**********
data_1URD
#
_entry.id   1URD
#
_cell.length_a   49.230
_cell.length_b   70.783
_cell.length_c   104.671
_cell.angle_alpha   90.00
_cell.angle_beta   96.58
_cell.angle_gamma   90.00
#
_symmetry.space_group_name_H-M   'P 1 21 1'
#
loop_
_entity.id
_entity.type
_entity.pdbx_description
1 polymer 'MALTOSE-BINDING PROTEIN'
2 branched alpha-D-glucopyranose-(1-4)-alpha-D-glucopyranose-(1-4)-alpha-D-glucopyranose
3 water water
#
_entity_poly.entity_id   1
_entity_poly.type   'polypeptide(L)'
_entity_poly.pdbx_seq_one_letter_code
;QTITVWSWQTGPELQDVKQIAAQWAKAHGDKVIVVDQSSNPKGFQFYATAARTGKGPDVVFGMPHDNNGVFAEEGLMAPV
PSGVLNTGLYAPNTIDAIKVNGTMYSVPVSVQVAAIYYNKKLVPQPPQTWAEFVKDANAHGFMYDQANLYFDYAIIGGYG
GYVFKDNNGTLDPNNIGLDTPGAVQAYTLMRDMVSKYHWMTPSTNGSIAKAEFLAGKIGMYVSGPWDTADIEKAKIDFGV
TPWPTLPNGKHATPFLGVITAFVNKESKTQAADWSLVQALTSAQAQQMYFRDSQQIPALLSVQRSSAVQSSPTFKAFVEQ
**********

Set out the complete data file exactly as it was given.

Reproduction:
data_1URD
#
_entry.id   1URD
#
_cell.length_a   49.230
_cell.length_b   70.783
_cell.length_c   104.671
_cell.angle_alpha   90.00
_cell.angle_beta   96.58
_cell.angle_gamma   90.00
#
_symmetry.space_group_name_H-M   'P 1 21 1'
#
loop_
_entity.id
_entity.type
_entity.pdbx_description
1 polymer 'MALTOSE-BINDING PROTEIN'
2 branched alpha-D-glucopyranose-(1-4)-alpha-D-glucopyranose-(1-4)-alpha-D-glucopyranose
3 water water
#
_entity_poly.entity_id   1
_entity_poly.type   'polypeptide(L)'
_entity_poly.pdbx_seq_one_letter_code
;QTITVWSWQTGPELQDVKQIAAQWAKAHGDKVIVVDQSSNPKGFQFYATAARTGKGPDVVFGMPHDNNGVFAEEGLMAPV
PSGVLNTGLYAPNTIDAIKVNGTMYSVPVSVQVAAIYYNKKLVPQPPQTWAEFVKDANAHGFMYDQANLYFDYAIIGGYG
GYVFKDNNGTLDPNNIGLDTPGAVQAYTLMRDMVSKYHWMTPSTNGSIAKAEFLAGKIGMYVSGPWDTADIEKAKIDFGV
TPWPTLPNGKHATPFLGVITAFVNKESKTQAADWSLVQALTSAQAQQMYFRDSQQIPALLSVQRSSAVQSSPTFKAFVEQ